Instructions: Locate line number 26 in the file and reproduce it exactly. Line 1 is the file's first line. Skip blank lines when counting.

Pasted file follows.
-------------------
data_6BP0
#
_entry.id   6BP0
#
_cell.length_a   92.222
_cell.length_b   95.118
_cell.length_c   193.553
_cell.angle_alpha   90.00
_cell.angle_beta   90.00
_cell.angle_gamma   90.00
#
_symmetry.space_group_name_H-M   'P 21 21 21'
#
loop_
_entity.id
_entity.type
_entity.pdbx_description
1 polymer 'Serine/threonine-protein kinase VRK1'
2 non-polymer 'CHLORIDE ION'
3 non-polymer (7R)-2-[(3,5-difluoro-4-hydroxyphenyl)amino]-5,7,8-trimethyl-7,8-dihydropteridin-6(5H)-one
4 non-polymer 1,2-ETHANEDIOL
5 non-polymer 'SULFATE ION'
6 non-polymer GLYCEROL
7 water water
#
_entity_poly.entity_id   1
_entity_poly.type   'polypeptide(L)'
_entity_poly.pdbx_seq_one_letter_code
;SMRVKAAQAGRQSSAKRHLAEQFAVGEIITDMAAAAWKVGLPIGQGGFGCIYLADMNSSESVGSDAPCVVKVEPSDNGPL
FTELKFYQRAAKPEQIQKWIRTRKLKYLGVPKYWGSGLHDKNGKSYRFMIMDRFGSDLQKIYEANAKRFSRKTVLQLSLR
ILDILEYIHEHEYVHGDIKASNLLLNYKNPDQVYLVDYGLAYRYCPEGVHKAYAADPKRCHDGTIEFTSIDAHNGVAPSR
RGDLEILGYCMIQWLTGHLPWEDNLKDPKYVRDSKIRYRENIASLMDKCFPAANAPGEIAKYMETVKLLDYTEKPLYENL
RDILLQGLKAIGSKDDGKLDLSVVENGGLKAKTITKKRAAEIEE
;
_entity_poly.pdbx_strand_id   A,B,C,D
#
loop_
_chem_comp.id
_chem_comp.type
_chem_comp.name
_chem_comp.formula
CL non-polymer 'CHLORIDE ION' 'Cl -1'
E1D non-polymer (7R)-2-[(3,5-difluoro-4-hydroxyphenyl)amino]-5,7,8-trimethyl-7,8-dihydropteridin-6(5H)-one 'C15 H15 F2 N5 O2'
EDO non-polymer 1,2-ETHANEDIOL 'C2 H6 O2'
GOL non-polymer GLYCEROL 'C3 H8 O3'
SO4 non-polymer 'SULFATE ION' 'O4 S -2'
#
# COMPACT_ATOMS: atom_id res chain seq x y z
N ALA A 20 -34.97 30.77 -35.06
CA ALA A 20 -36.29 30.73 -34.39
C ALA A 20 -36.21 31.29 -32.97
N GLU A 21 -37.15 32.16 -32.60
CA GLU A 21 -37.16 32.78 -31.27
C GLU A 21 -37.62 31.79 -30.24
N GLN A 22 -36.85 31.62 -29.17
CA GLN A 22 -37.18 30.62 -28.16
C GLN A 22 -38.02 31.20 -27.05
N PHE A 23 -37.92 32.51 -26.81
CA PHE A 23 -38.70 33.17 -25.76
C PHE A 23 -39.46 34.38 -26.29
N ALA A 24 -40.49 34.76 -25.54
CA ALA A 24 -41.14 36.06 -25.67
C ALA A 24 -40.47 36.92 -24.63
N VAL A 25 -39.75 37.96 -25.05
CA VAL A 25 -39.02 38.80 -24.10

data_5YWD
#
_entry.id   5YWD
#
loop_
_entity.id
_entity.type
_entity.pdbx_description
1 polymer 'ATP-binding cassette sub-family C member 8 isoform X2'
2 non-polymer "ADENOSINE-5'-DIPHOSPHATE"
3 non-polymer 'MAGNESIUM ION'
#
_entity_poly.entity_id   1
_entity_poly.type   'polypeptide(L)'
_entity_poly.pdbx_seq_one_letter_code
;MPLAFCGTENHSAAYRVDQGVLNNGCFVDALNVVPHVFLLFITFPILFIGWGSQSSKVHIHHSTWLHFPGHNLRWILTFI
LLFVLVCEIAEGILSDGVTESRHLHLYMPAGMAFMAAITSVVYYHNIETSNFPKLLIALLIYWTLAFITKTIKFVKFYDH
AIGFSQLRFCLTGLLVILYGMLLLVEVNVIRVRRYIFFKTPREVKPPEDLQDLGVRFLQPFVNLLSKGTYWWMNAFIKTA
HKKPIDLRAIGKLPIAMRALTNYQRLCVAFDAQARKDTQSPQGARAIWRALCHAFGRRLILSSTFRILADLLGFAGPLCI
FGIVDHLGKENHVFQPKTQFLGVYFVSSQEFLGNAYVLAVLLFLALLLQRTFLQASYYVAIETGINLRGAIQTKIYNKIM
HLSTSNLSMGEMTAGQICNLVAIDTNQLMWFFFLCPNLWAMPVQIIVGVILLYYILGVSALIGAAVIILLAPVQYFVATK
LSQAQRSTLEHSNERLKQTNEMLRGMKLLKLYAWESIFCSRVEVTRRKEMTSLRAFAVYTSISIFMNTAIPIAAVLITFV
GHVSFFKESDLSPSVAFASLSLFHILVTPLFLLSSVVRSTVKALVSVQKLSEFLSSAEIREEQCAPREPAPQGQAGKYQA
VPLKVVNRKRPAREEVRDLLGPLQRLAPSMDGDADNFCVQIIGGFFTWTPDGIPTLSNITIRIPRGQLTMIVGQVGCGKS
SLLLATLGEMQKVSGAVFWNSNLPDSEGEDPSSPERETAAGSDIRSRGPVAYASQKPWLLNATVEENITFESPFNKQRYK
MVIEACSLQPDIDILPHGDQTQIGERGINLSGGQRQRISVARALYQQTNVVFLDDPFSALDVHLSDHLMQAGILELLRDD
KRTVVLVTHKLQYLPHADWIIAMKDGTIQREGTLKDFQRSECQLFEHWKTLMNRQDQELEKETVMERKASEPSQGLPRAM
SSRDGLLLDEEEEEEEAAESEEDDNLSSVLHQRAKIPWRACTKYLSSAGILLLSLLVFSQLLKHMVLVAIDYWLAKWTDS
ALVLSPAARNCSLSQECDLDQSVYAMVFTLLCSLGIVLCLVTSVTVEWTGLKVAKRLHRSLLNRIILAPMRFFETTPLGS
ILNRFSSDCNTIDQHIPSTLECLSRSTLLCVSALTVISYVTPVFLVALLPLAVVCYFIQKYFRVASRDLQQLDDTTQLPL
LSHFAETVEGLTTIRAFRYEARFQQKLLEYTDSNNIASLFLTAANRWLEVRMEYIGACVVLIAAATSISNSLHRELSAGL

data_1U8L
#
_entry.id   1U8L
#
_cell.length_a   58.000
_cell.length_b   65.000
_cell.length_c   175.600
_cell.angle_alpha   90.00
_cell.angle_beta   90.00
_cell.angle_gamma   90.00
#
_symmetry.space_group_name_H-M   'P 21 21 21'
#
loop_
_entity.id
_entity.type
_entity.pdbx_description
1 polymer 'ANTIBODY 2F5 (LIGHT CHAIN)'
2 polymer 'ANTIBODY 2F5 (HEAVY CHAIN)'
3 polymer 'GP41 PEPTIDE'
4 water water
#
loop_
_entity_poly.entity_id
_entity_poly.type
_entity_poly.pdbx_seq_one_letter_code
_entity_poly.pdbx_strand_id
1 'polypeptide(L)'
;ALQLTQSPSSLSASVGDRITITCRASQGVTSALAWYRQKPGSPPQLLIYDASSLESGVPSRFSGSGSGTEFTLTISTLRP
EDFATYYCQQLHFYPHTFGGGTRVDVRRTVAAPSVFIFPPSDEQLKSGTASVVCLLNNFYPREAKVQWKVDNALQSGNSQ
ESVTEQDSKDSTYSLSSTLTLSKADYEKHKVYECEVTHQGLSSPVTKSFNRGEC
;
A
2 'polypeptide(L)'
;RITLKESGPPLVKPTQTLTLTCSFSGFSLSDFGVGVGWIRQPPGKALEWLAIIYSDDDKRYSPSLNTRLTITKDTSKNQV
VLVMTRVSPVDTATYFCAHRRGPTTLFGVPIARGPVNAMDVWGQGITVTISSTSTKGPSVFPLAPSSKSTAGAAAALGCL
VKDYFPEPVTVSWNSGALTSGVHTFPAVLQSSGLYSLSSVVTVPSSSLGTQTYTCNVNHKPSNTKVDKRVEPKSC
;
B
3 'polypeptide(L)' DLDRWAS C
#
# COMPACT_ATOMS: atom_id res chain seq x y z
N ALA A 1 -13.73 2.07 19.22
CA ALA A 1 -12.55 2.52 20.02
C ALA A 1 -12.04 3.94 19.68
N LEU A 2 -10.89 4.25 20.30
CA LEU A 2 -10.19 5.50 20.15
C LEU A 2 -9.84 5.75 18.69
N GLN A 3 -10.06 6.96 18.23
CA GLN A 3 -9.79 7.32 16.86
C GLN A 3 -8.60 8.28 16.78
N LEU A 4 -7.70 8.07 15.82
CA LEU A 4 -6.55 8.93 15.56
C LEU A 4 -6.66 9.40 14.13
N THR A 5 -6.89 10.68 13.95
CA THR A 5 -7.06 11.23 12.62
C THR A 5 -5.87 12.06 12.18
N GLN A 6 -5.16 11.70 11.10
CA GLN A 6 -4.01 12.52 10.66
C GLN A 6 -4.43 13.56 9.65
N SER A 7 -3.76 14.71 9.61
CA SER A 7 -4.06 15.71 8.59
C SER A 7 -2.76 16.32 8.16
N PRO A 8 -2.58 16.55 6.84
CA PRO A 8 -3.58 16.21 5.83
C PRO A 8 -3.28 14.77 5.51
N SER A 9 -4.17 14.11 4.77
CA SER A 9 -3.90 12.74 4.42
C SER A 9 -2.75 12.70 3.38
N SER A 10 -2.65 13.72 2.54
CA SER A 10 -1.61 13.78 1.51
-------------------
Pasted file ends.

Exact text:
_entity_poly.entity_id   1